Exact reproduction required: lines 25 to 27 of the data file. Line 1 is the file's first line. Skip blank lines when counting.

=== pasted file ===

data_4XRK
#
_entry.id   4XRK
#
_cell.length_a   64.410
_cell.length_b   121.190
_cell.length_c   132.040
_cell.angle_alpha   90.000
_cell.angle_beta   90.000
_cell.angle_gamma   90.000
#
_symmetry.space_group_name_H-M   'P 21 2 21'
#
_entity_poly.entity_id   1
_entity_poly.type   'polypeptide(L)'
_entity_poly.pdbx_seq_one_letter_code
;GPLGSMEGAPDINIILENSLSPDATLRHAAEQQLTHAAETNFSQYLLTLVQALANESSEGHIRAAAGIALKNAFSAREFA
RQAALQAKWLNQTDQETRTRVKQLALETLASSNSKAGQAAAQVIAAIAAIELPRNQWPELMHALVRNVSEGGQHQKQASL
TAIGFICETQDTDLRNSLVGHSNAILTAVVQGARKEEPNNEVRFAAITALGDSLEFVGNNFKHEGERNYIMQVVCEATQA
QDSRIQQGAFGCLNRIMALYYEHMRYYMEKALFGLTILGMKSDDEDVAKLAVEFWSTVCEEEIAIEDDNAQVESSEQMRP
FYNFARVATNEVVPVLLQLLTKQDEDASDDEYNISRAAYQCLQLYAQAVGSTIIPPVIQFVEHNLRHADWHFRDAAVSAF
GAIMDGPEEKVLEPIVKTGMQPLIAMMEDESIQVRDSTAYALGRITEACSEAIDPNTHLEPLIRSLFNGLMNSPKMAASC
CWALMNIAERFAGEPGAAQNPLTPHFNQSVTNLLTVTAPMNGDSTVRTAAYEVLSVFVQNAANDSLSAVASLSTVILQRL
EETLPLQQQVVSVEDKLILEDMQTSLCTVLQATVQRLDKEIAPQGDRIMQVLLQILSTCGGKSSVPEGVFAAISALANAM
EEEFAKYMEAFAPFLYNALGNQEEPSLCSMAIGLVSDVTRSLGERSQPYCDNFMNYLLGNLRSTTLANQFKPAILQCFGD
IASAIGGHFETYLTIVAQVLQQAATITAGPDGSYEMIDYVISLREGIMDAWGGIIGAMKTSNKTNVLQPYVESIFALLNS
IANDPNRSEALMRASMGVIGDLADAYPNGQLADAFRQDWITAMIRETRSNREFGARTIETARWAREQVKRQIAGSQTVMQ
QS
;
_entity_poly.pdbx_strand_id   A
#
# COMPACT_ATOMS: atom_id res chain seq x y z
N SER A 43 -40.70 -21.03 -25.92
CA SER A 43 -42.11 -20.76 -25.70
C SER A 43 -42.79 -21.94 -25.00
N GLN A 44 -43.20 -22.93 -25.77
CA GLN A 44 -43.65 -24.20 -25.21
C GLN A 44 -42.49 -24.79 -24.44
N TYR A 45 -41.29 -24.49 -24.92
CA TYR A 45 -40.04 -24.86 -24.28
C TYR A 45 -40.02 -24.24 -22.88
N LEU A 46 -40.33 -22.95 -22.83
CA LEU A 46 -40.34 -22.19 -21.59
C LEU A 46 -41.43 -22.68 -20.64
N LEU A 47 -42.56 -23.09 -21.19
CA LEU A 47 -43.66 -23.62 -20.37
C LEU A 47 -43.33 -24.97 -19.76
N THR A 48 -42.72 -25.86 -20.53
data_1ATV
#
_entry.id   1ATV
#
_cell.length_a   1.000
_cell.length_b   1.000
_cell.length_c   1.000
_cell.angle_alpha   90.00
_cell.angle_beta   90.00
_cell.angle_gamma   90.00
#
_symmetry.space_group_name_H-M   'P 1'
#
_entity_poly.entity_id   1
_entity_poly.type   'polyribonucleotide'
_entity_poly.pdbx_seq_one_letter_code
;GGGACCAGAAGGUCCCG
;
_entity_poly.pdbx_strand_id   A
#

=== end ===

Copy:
EEEFAKYMEAFAPFLYNALGNQEEPSLCSMAIGLVSDVTRSLGERSQPYCDNFMNYLLGNLRSTTLANQFKPAILQCFGD
IASAIGGHFETYLTIVAQVLQQAATITAGPDGSYEMIDYVISLREGIMDAWGGIIGAMKTSNKTNVLQPYVESIFALLNS
IANDPNRSEALMRASMGVIGDLADAYPNGQLADAFRQDWITAMIRETRSNREFGARTIETARWAREQVKRQIAGSQTVMQ